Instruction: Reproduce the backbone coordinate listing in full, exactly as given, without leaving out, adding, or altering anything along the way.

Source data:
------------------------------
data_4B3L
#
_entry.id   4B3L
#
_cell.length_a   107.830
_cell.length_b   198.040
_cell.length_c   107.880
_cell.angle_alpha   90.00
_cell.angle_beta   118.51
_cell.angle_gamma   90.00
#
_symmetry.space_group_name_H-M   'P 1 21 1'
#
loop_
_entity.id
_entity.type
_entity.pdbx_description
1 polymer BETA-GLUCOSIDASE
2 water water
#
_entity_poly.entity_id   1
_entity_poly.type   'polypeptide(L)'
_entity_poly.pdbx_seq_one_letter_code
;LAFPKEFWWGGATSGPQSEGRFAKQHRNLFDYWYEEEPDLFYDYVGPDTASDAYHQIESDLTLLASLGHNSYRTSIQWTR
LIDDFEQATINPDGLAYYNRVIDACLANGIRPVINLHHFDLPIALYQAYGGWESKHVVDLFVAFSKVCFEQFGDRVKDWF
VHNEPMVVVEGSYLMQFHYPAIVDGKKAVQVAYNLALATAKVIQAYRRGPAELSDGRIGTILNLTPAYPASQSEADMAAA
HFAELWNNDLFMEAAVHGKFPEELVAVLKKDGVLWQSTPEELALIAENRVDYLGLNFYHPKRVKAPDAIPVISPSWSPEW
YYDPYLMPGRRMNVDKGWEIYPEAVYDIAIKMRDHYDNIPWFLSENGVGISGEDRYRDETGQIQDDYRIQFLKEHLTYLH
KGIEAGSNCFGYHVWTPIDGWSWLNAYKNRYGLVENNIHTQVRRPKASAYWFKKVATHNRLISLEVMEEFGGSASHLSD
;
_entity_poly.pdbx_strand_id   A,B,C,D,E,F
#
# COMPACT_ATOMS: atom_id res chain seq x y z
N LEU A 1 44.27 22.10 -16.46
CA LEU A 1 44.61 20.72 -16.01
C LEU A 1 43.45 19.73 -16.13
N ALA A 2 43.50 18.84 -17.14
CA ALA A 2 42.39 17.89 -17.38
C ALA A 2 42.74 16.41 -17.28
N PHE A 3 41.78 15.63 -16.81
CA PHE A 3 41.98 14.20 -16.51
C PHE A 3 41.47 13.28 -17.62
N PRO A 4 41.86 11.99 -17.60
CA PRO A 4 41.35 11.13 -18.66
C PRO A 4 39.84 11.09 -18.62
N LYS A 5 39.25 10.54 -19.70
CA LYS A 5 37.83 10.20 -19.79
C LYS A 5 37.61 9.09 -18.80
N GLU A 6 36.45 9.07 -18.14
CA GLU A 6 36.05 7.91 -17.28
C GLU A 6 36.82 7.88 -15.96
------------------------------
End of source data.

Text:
data_4B3L
#
_entry.id   4B3L
#
_cell.length_a   107.830
_cell.length_b   198.040
_cell.length_c   107.880
_cell.angle_alpha   90.00
_cell.angle_beta   118.51
_cell.angle_gamma   90.00
#
_symmetry.space_group_name_H-M   'P 1 21 1'
#
loop_
_entity.id
_entity.type
_entity.pdbx_description
1 polymer BETA-GLUCOSIDASE
2 water water
#
_entity_poly.entity_id   1
_entity_poly.type   'polypeptide(L)'
_entity_poly.pdbx_seq_one_letter_code
;LAFPKEFWWGGATSGPQSEGRFAKQHRNLFDYWYEEEPDLFYDYVGPDTASDAYHQIESDLTLLASLGHNSYRTSIQWTR
LIDDFEQATINPDGLAYYNRVIDACLANGIRPVINLHHFDLPIALYQAYGGWESKHVVDLFVAFSKVCFEQFGDRVKDWF
VHNEPMVVVEGSYLMQFHYPAIVDGKKAVQVAYNLALATAKVIQAYRRGPAELSDGRIGTILNLTPAYPASQSEADMAAA
HFAELWNNDLFMEAAVHGKFPEELVAVLKKDGVLWQSTPEELALIAENRVDYLGLNFYHPKRVKAPDAIPVISPSWSPEW
YYDPYLMPGRRMNVDKGWEIYPEAVYDIAIKMRDHYDNIPWFLSENGVGISGEDRYRDETGQIQDDYRIQFLKEHLTYLH
KGIEAGSNCFGYHVWTPIDGWSWLNAYKNRYGLVENNIHTQVRRPKASAYWFKKVATHNRLISLEVMEEFGGSASHLSD
;
_entity_poly.pdbx_strand_id   A,B,C,D,E,F
#
# COMPACT_ATOMS: atom_id res chain seq x y z
N LEU A 1 44.27 22.10 -16.46
CA LEU A 1 44.61 20.72 -16.01
C LEU A 1 43.45 19.73 -16.13
N ALA A 2 43.50 18.84 -17.14
CA ALA A 2 42.39 17.89 -17.38
C ALA A 2 42.74 16.41 -17.28
N PHE A 3 41.78 15.63 -16.81
CA PHE A 3 41.98 14.20 -16.51
C PHE A 3 41.47 13.28 -17.62
N PRO A 4 41.86 11.99 -17.60
CA PRO A 4 41.35 11.13 -18.66
C PRO A 4 39.84 11.09 -18.62
N LYS A 5 39.25 10.54 -19.70
CA LYS A 5 37.83 10.20 -19.79
C LYS A 5 37.61 9.09 -18.80
N GLU A 6 36.45 9.07 -18.14
CA GLU A 6 36.05 7.91 -17.28
C GLU A 6 36.82 7.88 -15.96